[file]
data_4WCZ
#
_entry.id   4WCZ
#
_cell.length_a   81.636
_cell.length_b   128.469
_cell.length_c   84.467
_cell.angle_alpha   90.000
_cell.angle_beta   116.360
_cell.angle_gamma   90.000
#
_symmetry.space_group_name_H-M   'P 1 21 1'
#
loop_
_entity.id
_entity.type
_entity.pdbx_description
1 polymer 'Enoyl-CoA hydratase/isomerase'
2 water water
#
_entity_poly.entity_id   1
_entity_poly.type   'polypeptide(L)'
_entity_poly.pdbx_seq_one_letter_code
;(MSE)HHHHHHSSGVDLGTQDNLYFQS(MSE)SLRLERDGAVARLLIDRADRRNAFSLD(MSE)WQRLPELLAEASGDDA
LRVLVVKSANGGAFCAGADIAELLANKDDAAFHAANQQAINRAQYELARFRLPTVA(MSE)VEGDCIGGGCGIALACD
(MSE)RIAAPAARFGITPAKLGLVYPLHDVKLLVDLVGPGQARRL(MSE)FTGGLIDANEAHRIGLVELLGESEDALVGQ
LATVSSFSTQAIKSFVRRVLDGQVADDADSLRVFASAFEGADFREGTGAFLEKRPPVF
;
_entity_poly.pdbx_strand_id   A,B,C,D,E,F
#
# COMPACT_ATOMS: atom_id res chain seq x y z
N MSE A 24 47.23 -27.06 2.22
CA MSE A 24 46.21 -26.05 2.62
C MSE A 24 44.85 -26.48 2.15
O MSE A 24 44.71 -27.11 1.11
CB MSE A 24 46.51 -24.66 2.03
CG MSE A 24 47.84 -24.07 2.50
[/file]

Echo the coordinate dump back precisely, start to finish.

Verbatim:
data_4WCZ
#
_entry.id   4WCZ
#
_cell.length_a   81.636
_cell.length_b   128.469
_cell.length_c   84.467
_cell.angle_alpha   90.000
_cell.angle_beta   116.360
_cell.angle_gamma   90.000
#
_symmetry.space_group_name_H-M   'P 1 21 1'
#
loop_
_entity.id
_entity.type
_entity.pdbx_description
1 polymer 'Enoyl-CoA hydratase/isomerase'
2 water water
#
_entity_poly.entity_id   1
_entity_poly.type   'polypeptide(L)'
_entity_poly.pdbx_seq_one_letter_code
;(MSE)HHHHHHSSGVDLGTQDNLYFQS(MSE)SLRLERDGAVARLLIDRADRRNAFSLD(MSE)WQRLPELLAEASGDDA
LRVLVVKSANGGAFCAGADIAELLANKDDAAFHAANQQAINRAQYELARFRLPTVA(MSE)VEGDCIGGGCGIALACD
(MSE)RIAAPAARFGITPAKLGLVYPLHDVKLLVDLVGPGQARRL(MSE)FTGGLIDANEAHRIGLVELLGESEDALVGQ
LATVSSFSTQAIKSFVRRVLDGQVADDADSLRVFASAFEGADFREGTGAFLEKRPPVF
;
_entity_poly.pdbx_strand_id   A,B,C,D,E,F
#
# COMPACT_ATOMS: atom_id res chain seq x y z
N MSE A 24 47.23 -27.06 2.22
CA MSE A 24 46.21 -26.05 2.62
C MSE A 24 44.85 -26.48 2.15
O MSE A 24 44.71 -27.11 1.11
CB MSE A 24 46.51 -24.66 2.03
CG MSE A 24 47.84 -24.07 2.50